I am a huge science fiction and fantasy nerd. (My stories involve… well… science fiction, fantasy, and/or nerds – more on that in a second.) Heinlein, Asimov, McCaffrey. Mercedes Lackey was my gateway drug and I just finished her back-to-basics Arthurian tale. Sheri Tepper blows my mind and I can’t understand why she doesn’t get listed with the one-name greats. I love Louisa May Alcott and Agatha Christie, too.
The thing about those people is that they tell great stories. There’s metaphor and symbolism and depth, but the number one thing is a ripping good page turning story, and they never lose sight of that from the first page to the last. That influences me more than anything else.
I’m inspired to write when I hear a snippet of conversation between two people in one of my daydreams. Put it this way – if I overheard something like it at a Starbucks, I’d want to scoot my seat over to hear more. Since I’m in my own head, I get right up close and play out the scene. If it holds my attention for a couple nights running (getting a toddler who doesn’t want to go to bed down for the night involves a lot of time in dark quiet rooms), I figure it’s worth a shot and I toss it in my idea file.
What helped you make the decision to become a romance writer?
Honestly, it’s because these are the stories that compel me to write them. I have tried many other genres, and the romantic stories are the ones I stay interested in long enough to finish a manuscript!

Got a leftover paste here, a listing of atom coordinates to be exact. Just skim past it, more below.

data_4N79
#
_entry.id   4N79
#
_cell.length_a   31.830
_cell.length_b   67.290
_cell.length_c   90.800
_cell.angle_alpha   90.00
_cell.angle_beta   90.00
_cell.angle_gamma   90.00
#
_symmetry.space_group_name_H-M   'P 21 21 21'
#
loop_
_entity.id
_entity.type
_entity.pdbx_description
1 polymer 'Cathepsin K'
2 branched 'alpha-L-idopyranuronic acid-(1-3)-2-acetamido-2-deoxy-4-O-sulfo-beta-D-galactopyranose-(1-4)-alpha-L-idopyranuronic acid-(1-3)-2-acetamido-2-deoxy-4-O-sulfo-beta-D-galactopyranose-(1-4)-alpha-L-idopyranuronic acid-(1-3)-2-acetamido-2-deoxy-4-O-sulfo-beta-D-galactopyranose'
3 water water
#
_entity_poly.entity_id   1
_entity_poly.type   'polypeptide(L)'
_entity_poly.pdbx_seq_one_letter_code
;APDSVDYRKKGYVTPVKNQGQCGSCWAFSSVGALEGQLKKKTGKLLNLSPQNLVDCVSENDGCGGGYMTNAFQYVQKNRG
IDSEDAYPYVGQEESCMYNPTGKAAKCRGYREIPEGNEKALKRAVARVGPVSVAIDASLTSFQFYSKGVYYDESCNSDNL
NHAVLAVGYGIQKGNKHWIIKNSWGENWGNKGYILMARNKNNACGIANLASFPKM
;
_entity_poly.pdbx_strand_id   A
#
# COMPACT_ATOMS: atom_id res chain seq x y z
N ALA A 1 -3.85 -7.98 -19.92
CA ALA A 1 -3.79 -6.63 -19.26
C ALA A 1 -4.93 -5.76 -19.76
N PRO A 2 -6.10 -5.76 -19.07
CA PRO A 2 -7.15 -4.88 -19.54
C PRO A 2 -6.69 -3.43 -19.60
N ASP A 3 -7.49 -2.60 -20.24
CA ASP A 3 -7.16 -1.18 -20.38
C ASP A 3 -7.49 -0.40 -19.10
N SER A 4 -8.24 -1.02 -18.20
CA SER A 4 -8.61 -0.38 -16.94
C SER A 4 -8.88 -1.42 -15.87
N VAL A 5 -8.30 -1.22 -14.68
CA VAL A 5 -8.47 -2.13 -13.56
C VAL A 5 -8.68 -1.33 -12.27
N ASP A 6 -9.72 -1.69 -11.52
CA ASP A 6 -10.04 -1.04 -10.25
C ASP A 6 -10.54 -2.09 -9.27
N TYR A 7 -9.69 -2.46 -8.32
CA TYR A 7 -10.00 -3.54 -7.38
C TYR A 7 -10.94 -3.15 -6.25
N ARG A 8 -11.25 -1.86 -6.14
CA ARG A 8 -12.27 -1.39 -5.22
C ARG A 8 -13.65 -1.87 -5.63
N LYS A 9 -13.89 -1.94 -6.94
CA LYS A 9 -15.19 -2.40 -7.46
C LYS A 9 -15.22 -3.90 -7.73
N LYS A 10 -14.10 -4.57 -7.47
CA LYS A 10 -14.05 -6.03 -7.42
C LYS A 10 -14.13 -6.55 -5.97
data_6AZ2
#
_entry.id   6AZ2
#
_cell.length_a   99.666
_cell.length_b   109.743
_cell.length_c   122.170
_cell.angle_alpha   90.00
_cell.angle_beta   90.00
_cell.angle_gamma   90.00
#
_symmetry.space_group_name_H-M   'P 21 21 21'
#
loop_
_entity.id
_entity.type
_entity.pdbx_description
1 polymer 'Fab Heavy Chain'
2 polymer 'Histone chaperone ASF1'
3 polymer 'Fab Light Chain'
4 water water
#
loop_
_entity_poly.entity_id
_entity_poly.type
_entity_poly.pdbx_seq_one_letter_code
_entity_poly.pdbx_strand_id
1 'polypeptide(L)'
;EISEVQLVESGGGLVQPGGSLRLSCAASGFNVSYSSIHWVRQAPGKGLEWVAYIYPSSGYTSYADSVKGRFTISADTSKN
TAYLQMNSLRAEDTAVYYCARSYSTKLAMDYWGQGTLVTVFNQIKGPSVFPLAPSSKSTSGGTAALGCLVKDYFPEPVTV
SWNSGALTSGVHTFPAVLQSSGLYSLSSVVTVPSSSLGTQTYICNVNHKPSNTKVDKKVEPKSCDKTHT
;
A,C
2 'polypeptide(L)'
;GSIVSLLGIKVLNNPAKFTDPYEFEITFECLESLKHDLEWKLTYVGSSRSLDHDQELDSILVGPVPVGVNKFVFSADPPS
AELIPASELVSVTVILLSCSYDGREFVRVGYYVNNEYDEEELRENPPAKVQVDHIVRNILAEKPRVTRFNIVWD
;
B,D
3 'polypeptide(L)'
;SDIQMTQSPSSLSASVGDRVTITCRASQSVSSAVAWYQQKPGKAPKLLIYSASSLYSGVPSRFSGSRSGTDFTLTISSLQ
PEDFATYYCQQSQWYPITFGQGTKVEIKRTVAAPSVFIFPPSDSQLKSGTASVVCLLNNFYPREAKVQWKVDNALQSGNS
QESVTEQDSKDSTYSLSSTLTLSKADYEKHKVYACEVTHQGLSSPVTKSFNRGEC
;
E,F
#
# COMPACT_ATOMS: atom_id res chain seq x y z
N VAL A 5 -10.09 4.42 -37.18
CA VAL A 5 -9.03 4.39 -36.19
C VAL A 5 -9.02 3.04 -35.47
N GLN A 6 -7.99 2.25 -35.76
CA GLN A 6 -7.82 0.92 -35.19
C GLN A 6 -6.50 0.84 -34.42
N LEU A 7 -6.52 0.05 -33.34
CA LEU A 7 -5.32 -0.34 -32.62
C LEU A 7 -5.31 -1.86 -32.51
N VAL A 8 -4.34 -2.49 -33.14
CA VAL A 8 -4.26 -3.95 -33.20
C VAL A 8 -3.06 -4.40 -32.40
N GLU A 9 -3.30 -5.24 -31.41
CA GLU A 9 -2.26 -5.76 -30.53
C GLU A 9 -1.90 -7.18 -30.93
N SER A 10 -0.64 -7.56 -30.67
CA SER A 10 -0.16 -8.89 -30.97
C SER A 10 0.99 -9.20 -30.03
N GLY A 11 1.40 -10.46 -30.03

That’s the big reason, but another reason is that my characters want to have their stories told. Many of the people in my stories are nerds. But their stories aren’t about their nerdiness. They’re just people, people who read a lot and play computer games and sing in choirs and collect movies. A nerd is just as likely as a jock to be great in the sack, to fall in love, to make a partner complete.
What is the hardest part of being a writer? The easiest?
The hardest part is treating it like a job even though you won’t get paid for another year… if you get paid at all. But if you only write when you feel inspired or artistic, you’re not going to finish much. You’ve got to treat it like a job, and make it a priority. That can be really hard without external feedback, and there just isn’t any. You’ve got to be your own source of strength and discipline.
The easiest thing is talking about your work. It’s like bragging about your kids, but people ask you to do it!
What is the biggest misconception about romance authors that you’ve come across?
That we’re not writing “real” books. That we’re hacks churning out the same three plots. That because there’s a happy ending (and the books are written by women for women starring women), the resulting work is of less aesthetic value than one of those dreadful things where everyone dies after pissing and moaning for three hundred pages. And rainclouds are a metaphor for how your mother never liked you. Or possibly testicles.
Do you have any words of wisdom for aspiring writers?
Finish something and mail it to a publisher. I don’t mean to be flip – I have many, many friends who are terrific writers, and haven’t done either of those things. Finishing something is one of those things that is easy to say and easy to do. Butt in chair. Hands on keyboard. 250 words a day, minimum, and you’ve got a novel in less than a year. (This POST is more than a thousand words.)
I have been writing professionally for ten years, and I am not particularly remarkable. I just know I’ve got nothing to lose by hitting send (after carefully reading and following the submission guidelines).
Any last words for our readers?
Thank you so much for BEING readers, of anything. You make the world a better and more interesting place.